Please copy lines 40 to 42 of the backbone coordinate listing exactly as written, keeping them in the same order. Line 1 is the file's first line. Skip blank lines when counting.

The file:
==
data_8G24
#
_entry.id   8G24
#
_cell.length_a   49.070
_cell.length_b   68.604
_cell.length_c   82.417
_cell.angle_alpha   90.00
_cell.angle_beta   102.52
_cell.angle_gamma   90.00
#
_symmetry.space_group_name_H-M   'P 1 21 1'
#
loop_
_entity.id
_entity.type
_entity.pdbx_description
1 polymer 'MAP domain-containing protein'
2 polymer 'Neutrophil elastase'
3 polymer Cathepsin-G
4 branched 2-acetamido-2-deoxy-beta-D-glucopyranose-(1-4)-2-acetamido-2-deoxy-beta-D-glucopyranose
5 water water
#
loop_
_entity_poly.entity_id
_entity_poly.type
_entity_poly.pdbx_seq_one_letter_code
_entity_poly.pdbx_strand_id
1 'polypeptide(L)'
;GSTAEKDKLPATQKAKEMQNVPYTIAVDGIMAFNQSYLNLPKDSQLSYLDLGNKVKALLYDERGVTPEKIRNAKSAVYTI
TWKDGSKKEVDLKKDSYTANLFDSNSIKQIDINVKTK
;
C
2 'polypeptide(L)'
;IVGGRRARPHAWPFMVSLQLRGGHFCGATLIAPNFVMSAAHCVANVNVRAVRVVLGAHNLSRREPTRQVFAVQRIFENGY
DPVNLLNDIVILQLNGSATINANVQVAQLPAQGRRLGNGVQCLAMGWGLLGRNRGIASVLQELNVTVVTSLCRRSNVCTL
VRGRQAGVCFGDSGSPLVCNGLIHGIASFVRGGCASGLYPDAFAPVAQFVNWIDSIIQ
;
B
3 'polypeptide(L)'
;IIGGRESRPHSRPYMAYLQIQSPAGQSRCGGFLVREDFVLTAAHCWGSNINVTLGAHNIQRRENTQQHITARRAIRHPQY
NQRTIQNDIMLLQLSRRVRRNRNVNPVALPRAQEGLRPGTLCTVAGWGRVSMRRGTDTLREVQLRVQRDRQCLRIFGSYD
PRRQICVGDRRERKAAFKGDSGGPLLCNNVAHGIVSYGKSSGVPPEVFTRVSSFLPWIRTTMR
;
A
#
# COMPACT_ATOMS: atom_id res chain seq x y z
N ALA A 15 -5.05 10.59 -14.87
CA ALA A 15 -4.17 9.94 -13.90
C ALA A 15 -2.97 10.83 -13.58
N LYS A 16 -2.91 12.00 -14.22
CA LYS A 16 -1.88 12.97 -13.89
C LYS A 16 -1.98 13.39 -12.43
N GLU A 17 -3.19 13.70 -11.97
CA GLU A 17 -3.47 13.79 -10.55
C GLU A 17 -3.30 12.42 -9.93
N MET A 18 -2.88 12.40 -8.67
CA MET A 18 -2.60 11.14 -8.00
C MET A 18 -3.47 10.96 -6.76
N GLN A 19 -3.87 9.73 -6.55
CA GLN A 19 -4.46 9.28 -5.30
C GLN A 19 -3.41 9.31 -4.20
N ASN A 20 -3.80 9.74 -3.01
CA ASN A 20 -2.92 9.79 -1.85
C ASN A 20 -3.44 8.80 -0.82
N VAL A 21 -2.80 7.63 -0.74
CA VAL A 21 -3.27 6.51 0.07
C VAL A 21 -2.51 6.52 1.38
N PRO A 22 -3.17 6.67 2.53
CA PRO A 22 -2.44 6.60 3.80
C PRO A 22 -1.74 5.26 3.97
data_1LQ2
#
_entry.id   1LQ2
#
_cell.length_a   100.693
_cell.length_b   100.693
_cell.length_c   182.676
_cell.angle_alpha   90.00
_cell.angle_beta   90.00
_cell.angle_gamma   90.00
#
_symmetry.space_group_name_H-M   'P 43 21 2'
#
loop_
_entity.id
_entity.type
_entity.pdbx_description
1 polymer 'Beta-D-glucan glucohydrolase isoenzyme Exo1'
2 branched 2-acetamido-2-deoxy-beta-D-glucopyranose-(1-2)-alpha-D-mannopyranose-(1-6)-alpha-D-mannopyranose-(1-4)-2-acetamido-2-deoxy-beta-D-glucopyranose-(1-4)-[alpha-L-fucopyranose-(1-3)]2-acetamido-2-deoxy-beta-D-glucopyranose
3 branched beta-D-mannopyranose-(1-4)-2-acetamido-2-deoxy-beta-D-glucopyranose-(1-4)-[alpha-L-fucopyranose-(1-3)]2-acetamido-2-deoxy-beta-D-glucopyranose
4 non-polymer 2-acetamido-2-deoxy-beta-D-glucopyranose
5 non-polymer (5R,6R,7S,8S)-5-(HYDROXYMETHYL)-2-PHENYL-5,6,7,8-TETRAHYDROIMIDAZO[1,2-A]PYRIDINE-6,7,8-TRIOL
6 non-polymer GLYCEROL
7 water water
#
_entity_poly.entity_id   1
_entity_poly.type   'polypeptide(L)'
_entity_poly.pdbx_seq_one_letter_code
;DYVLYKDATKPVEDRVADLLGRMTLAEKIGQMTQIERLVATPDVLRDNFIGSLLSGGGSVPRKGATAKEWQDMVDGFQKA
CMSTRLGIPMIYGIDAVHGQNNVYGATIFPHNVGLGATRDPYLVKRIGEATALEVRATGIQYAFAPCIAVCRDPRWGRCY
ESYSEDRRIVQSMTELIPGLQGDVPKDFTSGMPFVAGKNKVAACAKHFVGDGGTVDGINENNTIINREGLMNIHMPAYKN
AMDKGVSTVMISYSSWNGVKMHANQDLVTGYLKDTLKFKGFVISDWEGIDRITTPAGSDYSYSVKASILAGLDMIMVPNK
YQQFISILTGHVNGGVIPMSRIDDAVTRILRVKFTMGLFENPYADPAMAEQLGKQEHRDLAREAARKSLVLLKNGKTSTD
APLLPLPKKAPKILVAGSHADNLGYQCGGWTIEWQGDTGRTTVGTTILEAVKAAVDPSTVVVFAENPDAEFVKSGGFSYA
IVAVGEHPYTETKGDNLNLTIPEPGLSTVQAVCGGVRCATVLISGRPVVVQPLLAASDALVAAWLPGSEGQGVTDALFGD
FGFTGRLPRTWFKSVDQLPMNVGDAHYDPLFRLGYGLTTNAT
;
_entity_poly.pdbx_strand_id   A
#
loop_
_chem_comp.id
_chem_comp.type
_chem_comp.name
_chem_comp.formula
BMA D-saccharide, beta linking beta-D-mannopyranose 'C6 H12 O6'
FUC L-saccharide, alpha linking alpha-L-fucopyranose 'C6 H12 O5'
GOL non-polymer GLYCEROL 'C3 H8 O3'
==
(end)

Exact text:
3 'polypeptide(L)'
;IIGGRESRPHSRPYMAYLQIQSPAGQSRCGGFLVREDFVLTAAHCWGSNINVTLGAHNIQRRENTQQHITARRAIRHPQY
NQRTIQNDIMLLQLSRRVRRNRNVNPVALPRAQEGLRPGTLCTVAGWGRVSMRRGTDTLREVQLRVQRDRQCLRIFGSYD